IMG_20191011_172552.jpg.aac6acac2f137b6088e651b7db901b42.jpg

 

IMG_20191011_180946.jpg.9d8c8fd82662e45e1686e9214435551d.jpg

 

I'm inclined to stop at this point because I want to truncate this structure so it emerges from a substantial brick building as used to exist at Easington as below.

 

Easington-Coal-Mine-Archive-Album-73909.jpg.c593f06fade7b2fcf0391621db8e344d.jpg 

 

I need to build the brick structure supporting the head stock and its corresponding winding house but perhaps a bit of measuring up in the shed first viz a vie elbow height :)

 

Regards,

Brian.

Edited by Brian D
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Very nice..but that top girder work looks very high. The two originals at Horden had a girder framework which ended at the bearing level of the sheeves. The later skip winder did have more steelwork above the sheeves.  

 

Horden pit head gear

 

 

The picture from Easington is interesting though. it shows the changes after the 1951 disaster.

 

Baz

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Hi Brian;

 

My advice, possibly worth substantially less than the 2p it's nationally valued at:  I'd ditch the card steelwork and use it as a template for plasticard and rod/strip. 

 

I would worry that over time the card sags and warps - esp. those long diagonals - , and replacing it in situ would be a chore.  A few hours now to build something rigid and durable would pay dividends.

 

Cheers,

 

Scott

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PS - rather surprised at the large proportion of red cars in the car park at Easington.  I'd not have had that mix if I were modelling it!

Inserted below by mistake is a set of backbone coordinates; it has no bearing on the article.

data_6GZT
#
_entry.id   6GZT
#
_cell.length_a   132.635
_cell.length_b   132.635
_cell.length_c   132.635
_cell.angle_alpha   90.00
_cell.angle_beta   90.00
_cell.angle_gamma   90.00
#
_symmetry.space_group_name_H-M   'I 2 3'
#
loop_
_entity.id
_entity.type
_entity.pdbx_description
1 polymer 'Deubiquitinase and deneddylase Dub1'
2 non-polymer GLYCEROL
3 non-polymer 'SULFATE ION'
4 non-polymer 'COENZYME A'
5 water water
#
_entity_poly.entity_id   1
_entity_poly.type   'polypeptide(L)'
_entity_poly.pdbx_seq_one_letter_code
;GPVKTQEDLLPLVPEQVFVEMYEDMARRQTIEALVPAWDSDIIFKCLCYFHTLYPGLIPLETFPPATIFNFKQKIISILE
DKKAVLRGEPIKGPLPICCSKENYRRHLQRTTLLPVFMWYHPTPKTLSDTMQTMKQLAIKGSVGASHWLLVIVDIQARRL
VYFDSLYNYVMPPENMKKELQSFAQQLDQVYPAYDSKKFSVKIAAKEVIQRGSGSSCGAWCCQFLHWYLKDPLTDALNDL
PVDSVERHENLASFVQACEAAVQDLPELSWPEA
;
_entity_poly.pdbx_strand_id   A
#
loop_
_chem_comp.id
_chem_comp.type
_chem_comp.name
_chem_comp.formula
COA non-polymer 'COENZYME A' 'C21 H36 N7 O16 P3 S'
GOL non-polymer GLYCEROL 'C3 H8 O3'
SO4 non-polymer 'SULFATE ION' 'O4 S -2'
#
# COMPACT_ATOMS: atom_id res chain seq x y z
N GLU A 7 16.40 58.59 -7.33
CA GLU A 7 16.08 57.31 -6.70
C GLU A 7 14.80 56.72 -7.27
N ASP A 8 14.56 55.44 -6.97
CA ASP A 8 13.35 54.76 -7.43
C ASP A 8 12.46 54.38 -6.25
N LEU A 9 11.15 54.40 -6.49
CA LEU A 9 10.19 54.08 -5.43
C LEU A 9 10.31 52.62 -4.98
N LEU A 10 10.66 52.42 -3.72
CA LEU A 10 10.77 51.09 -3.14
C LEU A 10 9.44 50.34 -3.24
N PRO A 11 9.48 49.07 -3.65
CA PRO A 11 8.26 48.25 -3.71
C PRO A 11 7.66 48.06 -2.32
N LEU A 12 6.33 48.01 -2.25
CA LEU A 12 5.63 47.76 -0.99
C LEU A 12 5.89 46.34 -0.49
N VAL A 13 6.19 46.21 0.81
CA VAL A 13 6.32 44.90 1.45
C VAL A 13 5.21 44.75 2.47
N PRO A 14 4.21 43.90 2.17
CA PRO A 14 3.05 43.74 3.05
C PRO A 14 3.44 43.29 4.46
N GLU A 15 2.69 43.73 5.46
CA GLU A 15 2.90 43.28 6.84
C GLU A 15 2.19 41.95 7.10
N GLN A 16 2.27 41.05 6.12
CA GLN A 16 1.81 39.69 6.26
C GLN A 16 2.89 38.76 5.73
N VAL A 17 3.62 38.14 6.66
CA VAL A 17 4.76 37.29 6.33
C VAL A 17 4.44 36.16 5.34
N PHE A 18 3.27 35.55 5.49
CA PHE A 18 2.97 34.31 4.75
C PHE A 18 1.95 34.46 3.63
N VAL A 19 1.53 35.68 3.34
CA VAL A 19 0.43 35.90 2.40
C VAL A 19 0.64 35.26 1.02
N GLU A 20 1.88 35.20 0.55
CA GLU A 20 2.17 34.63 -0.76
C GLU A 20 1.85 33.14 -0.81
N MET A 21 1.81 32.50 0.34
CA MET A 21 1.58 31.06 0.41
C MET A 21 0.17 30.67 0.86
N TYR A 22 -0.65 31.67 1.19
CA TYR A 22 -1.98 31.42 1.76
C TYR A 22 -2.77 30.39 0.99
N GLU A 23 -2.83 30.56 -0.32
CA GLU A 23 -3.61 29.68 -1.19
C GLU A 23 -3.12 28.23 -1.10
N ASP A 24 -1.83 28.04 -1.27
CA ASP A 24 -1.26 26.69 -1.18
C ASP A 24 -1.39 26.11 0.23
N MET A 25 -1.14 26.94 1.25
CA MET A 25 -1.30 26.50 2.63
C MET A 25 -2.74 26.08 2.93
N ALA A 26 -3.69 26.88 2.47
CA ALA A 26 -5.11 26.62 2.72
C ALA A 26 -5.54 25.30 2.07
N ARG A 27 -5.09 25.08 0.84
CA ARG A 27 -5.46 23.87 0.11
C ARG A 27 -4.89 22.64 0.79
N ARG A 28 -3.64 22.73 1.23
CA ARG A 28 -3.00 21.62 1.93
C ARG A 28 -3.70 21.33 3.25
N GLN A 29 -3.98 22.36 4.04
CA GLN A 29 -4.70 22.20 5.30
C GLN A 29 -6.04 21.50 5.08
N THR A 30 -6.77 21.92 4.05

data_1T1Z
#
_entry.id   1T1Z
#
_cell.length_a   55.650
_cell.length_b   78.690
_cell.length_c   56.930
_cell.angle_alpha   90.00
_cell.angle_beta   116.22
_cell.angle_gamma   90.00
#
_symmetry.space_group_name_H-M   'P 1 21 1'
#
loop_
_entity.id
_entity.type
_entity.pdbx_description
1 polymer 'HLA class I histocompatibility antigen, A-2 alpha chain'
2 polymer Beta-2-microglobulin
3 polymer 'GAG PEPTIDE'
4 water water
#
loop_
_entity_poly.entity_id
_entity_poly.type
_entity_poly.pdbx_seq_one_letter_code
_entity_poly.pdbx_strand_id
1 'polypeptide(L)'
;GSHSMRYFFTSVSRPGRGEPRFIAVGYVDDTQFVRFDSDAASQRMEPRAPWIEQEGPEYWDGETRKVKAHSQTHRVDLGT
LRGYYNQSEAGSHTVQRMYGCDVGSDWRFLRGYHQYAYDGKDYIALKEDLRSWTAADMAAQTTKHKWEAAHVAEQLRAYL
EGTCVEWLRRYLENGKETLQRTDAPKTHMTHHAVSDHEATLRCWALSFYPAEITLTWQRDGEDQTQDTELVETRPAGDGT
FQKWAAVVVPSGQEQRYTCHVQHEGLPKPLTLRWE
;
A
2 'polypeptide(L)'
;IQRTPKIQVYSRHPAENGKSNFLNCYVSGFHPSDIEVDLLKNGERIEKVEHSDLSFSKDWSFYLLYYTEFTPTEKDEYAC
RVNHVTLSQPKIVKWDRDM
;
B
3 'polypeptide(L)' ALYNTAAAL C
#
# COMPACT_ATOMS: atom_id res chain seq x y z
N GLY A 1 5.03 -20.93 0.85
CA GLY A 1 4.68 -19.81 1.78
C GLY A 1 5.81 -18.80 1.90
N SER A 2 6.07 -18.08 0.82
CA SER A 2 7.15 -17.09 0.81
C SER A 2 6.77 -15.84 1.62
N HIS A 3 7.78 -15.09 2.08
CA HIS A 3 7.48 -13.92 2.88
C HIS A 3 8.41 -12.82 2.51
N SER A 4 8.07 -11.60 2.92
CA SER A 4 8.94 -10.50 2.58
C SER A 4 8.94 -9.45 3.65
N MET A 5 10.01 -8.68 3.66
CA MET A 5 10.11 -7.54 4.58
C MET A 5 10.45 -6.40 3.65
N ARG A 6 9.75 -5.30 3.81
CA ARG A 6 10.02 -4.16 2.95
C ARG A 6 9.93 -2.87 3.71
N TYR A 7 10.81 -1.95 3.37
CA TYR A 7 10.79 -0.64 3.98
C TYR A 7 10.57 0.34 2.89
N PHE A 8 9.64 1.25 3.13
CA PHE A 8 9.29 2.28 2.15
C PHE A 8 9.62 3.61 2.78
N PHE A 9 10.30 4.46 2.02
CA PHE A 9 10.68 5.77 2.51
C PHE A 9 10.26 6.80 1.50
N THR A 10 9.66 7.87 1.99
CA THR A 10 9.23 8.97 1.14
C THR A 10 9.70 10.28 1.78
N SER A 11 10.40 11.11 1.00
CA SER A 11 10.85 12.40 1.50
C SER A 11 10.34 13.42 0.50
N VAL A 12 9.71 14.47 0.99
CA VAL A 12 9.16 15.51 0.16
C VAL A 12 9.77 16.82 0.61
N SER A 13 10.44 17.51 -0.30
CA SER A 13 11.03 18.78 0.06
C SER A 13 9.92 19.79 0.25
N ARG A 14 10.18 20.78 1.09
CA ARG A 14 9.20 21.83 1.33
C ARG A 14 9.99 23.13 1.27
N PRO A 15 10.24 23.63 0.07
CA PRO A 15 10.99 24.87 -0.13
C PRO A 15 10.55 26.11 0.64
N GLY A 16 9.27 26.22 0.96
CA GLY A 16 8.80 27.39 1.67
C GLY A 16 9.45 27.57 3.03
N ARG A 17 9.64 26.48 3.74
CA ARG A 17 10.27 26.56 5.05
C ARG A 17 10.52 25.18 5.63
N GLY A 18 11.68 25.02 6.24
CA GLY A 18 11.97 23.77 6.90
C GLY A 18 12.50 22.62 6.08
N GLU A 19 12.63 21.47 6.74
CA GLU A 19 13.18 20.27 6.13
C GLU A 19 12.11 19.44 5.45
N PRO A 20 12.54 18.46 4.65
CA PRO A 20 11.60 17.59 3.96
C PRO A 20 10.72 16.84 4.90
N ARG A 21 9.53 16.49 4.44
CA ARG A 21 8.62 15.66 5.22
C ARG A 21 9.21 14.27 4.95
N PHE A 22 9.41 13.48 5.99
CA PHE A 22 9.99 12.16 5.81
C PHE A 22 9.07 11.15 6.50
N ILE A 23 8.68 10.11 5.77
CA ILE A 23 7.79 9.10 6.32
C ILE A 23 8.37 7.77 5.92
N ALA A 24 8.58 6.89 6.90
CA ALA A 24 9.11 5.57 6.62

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23 hours ago, Barry O said:

Very nice..but that top girder work looks very high. The two originals at Horden had a girder framework which ended at the bearing level of the sheeves. The later skip winder did have more steelwork above the sheeves.  

 

Horden pit head gear

 

 

The picture from Easington is interesting though. it shows the changes after the 1951 disaster.

 

Baz

 

Absolutely Baz, I'll reduce it in height. I've looked at a lot of pit head structures and they all look different even at the same pit.  Also, my model is a touch freelance but I'm hoping to give it a taste of Easington.  Limited space in the shed dictates compression so I cannot do a proper scale model of the colliery structures.

 

16 hours ago, jukebox said:

Hi Brian;

 

My advice, possibly worth substantially less than the 2p it's nationally valued at:  I'd ditch the card steelwork and use it as a template for plasticard and rod/strip. 

 

I would worry that over time the card sags and warps - esp. those long diagonals - , and replacing it in situ would be a chore.  A few hours now to build something rigid and durable would pay dividends.

 

Cheers,

 

Scott

 

Totally agree Scott.  The kit was a great purchase if nothing else than to use as a pattern but the pulley wheels (sheaves) are really the icing on the cake - so difficult to scratch build.  I'm concentrating on the brick support structure for now (already drawn something out in TurboCAD) and will build that first, see how the truncated kit looks on top of it and then replicate it in Evergreen styrene sections.

 

Thanks guys.

 

Regards,

Brian.

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Brian, i think someone has done a 3D renderedset of sheaves on Shapeways. I haven't seen one close up but they look good.

Baz

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10 hours ago, Barry O said:

Brian, i think someone has done a 3D renderedset of sheaves on Shapeways. I haven't seen one close up but they look good.

Baz

 

Thanks Baz.  However, I'm more than happy with the ones that came with the kit now that I've glued together the parts (each wheel is in three parts) - see below.

 

IMG_20191013_173955.jpg.78f18b54be12ca0ff2b390fc11d91bbe.jpg